First author Ilanit Gordon and senior author Kevin Pelphrey, both of the Yale School of Medicine, and colleagues conducted a double-blind, placebo-controlled study of 17 children and adolescents with autism spectrum disorders.
The participants, between the ages of 8-16 1/2, were randomly given either oxytocin, which has been found to be released in men and women at orgasm and to enhance maternal bonding, or a placebo via nasal spray during a task involving social judgments.
"We found that brain centers associated with reward and emotion recognition responded more during social tasks when children received oxytocin instead of the placebo," Gordon said in a statement. "Oxytocin temporarily normalized brain regions responsible for the social deficits seen in children with autism."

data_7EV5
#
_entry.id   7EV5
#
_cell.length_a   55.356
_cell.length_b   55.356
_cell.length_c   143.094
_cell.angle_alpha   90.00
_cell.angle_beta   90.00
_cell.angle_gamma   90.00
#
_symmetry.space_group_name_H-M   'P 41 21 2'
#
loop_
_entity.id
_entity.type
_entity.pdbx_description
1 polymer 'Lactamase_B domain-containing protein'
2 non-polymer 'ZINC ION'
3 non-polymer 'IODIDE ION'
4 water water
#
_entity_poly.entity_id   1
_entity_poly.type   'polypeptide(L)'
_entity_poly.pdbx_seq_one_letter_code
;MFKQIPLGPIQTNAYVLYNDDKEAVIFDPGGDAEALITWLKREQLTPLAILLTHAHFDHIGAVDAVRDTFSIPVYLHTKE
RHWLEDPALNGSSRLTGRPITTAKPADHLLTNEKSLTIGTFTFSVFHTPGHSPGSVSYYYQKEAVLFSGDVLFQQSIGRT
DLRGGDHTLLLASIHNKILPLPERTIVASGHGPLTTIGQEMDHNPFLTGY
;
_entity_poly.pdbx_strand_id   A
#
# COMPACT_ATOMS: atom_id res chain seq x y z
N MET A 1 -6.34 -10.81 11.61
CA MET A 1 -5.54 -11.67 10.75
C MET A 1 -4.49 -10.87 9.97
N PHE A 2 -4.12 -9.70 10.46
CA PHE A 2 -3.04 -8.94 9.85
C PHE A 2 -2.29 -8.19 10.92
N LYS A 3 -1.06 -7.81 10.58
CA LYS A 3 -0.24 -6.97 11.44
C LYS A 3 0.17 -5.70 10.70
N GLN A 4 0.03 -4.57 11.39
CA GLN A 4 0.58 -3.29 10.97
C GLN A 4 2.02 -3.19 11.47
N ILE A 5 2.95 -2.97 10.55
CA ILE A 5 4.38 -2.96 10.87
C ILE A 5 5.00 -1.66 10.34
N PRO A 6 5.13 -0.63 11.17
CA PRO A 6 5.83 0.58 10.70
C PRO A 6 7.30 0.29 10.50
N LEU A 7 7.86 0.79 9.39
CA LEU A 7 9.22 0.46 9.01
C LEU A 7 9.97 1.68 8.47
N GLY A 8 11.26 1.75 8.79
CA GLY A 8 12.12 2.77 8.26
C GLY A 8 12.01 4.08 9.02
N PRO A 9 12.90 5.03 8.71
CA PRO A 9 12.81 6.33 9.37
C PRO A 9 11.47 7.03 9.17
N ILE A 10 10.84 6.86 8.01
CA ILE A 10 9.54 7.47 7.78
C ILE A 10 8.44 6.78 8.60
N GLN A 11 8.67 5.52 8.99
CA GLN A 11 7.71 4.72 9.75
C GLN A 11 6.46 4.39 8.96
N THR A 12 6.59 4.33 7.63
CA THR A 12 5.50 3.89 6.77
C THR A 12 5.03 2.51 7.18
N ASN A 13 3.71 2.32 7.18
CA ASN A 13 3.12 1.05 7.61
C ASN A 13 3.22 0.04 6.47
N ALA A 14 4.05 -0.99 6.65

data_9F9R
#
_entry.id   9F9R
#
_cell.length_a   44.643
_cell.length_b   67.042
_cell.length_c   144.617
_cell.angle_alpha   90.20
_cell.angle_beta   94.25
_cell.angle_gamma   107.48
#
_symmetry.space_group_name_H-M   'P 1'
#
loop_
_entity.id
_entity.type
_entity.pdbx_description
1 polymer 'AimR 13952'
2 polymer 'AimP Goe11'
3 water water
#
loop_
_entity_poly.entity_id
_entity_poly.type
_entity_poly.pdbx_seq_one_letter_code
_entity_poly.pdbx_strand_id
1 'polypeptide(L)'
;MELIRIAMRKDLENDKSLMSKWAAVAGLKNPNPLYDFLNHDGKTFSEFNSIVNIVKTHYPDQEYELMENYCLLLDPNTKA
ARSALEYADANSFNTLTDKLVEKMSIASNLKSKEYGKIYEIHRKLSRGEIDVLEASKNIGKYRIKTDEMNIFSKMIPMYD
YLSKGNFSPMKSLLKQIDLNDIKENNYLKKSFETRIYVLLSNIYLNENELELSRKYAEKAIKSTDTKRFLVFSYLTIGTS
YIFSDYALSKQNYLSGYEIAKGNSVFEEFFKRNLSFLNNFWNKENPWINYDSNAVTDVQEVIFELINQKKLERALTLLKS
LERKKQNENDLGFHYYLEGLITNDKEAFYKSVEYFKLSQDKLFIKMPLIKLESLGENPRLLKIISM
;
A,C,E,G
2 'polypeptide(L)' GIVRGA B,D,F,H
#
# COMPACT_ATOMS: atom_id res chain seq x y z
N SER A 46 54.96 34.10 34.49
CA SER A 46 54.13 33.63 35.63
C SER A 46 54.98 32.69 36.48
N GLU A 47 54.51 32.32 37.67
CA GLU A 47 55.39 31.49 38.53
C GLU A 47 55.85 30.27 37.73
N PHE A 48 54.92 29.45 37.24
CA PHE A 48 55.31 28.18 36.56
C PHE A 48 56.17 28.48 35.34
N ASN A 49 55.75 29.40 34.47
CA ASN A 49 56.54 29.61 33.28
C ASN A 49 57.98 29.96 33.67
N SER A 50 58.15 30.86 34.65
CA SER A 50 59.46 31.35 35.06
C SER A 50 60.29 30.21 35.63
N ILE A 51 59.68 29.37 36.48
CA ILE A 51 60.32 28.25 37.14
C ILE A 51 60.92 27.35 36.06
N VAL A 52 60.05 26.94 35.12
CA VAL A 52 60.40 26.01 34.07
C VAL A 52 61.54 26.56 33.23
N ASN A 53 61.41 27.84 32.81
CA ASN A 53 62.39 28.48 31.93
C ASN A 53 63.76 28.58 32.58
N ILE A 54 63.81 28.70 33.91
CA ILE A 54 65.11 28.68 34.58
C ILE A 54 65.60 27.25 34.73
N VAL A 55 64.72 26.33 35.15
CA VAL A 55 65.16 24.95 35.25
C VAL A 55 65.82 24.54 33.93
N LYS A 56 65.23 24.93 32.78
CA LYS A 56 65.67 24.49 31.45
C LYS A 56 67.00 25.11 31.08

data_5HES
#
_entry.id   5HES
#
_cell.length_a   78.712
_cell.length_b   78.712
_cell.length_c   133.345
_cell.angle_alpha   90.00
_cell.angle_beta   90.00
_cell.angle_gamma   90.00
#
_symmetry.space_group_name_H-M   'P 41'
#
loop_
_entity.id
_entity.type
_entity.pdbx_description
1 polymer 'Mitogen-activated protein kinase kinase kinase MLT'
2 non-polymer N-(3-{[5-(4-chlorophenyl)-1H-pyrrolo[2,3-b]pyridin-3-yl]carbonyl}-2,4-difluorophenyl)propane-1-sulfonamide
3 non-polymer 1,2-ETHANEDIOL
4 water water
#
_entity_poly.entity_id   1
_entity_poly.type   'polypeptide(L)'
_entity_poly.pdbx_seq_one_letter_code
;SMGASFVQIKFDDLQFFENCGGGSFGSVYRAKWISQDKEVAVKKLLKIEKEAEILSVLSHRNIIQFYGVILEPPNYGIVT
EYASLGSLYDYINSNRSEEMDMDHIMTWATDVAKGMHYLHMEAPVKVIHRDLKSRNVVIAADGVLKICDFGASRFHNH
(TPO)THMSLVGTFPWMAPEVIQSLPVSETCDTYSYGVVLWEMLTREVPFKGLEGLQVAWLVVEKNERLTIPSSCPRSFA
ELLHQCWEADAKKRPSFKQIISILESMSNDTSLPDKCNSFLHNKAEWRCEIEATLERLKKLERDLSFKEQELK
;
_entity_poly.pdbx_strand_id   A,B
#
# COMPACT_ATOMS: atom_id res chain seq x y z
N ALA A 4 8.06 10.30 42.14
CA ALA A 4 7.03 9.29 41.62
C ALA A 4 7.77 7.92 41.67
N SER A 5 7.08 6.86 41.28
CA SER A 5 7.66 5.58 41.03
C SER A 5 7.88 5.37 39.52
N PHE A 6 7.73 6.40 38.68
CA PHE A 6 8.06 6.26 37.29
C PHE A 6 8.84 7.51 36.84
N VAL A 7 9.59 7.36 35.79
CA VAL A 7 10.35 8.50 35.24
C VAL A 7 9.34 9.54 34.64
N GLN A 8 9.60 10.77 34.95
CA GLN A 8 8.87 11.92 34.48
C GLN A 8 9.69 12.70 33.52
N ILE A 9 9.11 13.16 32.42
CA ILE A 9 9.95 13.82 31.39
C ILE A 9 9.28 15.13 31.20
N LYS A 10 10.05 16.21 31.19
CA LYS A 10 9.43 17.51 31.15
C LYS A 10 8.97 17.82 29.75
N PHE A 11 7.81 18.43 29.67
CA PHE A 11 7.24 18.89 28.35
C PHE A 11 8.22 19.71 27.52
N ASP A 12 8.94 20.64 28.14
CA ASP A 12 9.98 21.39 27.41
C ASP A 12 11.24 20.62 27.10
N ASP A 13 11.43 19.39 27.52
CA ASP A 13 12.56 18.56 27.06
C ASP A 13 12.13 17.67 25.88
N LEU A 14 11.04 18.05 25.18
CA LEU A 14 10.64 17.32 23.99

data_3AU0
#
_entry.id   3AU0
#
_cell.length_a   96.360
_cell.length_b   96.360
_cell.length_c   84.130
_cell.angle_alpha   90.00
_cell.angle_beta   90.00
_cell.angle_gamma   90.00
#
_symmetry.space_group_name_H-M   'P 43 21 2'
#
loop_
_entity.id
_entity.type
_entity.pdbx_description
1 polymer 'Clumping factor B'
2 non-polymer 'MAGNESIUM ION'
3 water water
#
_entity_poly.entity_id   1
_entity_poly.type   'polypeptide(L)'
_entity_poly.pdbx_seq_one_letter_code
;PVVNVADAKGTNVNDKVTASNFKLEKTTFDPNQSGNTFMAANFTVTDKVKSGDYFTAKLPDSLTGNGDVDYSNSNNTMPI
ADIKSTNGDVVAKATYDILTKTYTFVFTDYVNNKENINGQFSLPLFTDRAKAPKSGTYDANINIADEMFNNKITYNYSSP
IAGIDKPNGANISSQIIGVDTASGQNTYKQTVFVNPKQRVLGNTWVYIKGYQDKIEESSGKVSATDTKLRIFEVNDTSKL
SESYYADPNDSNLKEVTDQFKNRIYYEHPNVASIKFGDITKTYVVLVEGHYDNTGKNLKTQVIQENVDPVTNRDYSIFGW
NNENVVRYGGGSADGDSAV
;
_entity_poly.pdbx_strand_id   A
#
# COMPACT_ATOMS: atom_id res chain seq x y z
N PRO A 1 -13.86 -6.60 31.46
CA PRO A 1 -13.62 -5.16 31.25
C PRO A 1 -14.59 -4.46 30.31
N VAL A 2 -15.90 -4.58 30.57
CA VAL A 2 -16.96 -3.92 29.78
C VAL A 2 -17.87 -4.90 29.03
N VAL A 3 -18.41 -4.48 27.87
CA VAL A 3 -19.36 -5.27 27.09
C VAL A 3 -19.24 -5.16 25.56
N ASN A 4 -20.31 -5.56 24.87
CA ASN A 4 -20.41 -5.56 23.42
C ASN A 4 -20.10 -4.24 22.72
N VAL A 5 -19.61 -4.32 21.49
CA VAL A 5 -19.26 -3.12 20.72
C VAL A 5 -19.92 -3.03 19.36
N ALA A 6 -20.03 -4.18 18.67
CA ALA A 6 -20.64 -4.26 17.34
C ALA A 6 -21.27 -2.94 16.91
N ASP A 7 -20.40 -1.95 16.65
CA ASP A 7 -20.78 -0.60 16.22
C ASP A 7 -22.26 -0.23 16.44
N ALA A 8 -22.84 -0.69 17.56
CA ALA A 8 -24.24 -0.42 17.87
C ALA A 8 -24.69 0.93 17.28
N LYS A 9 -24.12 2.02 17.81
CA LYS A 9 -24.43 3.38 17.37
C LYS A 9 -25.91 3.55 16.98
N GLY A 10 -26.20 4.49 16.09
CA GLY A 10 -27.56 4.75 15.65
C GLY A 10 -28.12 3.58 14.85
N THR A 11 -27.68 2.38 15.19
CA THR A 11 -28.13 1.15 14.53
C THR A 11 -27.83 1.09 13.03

Gordon said oxytocin facilitated social attunement, a process that makes the brain regions involved in social behavior and social cognition activate more for social stimuli, such as faces, and activate less for non-social stimuli, such as cars.
"Our results are particularly important considering the urgent need for treatments to target social dysfunction in autism spectrum disorders," Gordon said.
The findings were published in the Proceedings of the National Academy of Sciences.